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Potential DAKT could land Green Bay Packers LED Screen worth $13M-$14M



December 09, 2010 – Comments (1) | RELATED TICKERS: DAKT , CREE , OLED

The Green Bay Packers on Tuesday proposed the NFL version of big-screen, high-definition TV for Lambeau Field.

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The Packers want to replace the scoreboards at the north and south ends of the stadium with state-of-the-art digital screens on par with those in 24 other stadiums, and improve game-related audio in the bowl and club seats.

"We can't take (fan support) for granted, and we need to continue to innovate," Packers president and CEO Mark Murphy told the Green Bay/Brown County Professional Football Stadium District board on Tuesday. "I think it will be a tremendously positive thing for the stadium and our fans."

The Packers need the approval of the stadium district, both because it is their landlord and because it can help pay for the project. The district has about $13 million for capital improvements provided by personal seat license fees — paid by ticket-holders — and earned interest. The capital improvement fund includes no sales tax money, said Patrick Webb, district executive director.

The board did not take action Tuesday. The meeting was planned to be informational only, and the board lacked a quorum. It will take up the proposal when it meets at 3:30 p.m. Dec. 15 at Lambeau Field.

The project, including a new control room for the big screens, could cost $13 million to $14 million, said Jason Wied, Packers vice president of administration and general counsel.

Murphy and Webb have agreed the team will not ask to use all the capital improvement fund. When that fund is depleted, the district will no longer have money for capital improvements, and the team will have to pay the full cost of projects.

According to terms of their lease, the Packers are required to keep Lambeau within the top 25 percent of stadiums in terms of technology. The scoreboards were installed in 2003, when Lambeau Field was renovated.

Seventy-five percent of teams have better systems, and those that don't are hoping to build new stadiums, Murphy said.

"This will put us in really good position relative to the rest of the league," Wied said.

He said improvements would include a bigger picture for on-field action, brighter LED lighting, clarity, better viewing-angle technology and high-definition images.

Plans also call for upgrading audio in both the stadium bowl and the club seats, which Wied said would be good for events, such as concerts, as well as games. The new distributed-audio system would place speakers around the bowl directed toward fans in the seats. Currently, the stadium has a single-point system that does not work well in such a large space.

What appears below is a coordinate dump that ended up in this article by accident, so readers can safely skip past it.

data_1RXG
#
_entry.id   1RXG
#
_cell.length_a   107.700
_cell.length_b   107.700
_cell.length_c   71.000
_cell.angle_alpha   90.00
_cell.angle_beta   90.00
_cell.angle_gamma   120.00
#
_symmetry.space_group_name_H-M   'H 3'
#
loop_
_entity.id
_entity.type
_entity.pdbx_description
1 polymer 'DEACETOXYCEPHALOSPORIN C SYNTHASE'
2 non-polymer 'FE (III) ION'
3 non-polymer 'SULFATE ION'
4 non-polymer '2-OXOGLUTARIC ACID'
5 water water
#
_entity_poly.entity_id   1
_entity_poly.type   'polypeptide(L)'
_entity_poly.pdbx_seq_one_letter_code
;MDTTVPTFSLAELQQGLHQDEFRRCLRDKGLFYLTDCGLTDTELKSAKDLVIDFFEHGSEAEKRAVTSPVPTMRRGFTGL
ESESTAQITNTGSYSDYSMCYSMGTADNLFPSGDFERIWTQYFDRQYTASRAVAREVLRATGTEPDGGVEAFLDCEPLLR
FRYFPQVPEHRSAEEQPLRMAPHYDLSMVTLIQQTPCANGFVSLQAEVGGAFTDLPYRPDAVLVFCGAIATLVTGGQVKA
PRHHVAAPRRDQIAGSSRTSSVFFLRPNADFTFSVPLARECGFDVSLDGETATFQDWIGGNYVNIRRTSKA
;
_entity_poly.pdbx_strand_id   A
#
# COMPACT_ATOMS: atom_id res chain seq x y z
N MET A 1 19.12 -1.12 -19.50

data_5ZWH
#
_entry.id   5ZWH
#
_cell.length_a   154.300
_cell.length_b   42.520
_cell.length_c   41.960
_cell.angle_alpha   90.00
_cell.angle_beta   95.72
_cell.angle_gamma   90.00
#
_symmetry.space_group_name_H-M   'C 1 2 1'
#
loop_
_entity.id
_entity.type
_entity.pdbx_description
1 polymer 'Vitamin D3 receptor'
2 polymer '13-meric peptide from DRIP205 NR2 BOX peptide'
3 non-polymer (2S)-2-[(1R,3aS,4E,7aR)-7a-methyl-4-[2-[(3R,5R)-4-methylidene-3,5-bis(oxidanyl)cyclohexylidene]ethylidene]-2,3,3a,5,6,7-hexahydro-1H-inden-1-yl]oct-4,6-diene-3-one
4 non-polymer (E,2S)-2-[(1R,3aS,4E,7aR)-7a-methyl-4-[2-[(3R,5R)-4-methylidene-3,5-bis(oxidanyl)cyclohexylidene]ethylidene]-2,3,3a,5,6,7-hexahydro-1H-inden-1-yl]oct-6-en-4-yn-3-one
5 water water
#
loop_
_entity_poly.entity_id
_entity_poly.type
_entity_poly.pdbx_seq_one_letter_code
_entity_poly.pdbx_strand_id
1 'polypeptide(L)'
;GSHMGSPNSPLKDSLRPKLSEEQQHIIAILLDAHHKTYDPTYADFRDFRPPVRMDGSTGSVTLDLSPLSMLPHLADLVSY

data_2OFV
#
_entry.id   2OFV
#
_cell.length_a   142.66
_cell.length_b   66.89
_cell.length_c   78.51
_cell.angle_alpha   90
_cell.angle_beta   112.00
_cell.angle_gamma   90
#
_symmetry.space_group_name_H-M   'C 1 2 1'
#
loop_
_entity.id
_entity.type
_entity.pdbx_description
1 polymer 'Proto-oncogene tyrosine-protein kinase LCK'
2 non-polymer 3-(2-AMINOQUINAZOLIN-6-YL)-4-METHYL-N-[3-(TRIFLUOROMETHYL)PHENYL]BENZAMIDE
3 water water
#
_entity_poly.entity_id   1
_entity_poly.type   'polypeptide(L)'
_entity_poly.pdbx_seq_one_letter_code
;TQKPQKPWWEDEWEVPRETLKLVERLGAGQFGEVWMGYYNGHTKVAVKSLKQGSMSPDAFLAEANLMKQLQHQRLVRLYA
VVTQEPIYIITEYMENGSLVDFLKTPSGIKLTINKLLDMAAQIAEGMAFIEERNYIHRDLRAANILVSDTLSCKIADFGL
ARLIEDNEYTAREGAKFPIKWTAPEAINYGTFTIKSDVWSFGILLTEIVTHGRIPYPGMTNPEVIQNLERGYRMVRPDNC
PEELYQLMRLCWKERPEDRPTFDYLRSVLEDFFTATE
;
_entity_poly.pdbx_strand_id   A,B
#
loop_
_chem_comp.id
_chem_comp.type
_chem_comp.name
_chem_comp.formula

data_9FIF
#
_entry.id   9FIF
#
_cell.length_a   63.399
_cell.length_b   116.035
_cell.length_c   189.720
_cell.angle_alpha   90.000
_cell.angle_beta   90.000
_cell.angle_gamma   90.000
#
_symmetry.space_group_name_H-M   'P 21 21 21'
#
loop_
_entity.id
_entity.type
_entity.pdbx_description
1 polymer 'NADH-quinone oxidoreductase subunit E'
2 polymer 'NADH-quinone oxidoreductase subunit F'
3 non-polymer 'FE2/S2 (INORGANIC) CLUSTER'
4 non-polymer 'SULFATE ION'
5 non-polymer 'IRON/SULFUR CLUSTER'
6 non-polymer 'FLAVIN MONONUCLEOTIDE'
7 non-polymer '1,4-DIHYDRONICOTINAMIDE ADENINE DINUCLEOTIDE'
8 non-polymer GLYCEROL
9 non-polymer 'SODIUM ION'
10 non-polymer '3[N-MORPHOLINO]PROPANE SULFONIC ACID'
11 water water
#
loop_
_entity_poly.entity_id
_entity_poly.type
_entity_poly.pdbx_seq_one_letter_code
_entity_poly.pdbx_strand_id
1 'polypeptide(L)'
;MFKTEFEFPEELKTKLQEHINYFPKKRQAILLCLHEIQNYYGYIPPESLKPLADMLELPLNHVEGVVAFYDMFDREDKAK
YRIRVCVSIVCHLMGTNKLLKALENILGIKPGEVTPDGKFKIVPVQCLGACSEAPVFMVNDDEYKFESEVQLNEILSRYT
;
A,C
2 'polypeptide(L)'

The improved audio also might put more seats in play for other Lambeau events, including concerts, Wied said. Currently, enclosed club seats cannot be sold for concerts because the windows do not open.

The Packers envision using existing structures for the new screens, which Wied said would reduce the overall cost. The video image will be about four times the size of the current video and put the screens among the top eight in the league.

Murphy said the Packers will retain fixed signs for such information as game time, score, yard line and downs somewhere in the stadium. Some teams show those periodically on their big screens, but Packers fans have made it clear they want that information available throughout the game, he said.

The team wants to have the new screens in place by the Family Night game in 2011. The project will not be done in time for the Kenney Chesney concert scheduled for June 11.

The Packers do not want to wait for planned improvements to south end zone seating to begin the project.

"We hope to go forward with the south end zone as soon as possible, but the reality is it could be two or three years," Murphy said.

The Packers representatives said they would retain the ability to help select subcontractors for the project, directing as much work as possible to local companies.

The new digital screens will provide the Packers with an additional source of advertising income and will help keep the game-day experience attractive to fans.

1 Comments – Post Your Own

#1) On December 09, 2010 at 2:03 PM, lemoneater (58.08) wrote:

I have PANL so I found this interesting--a big commercial application for LED technology.

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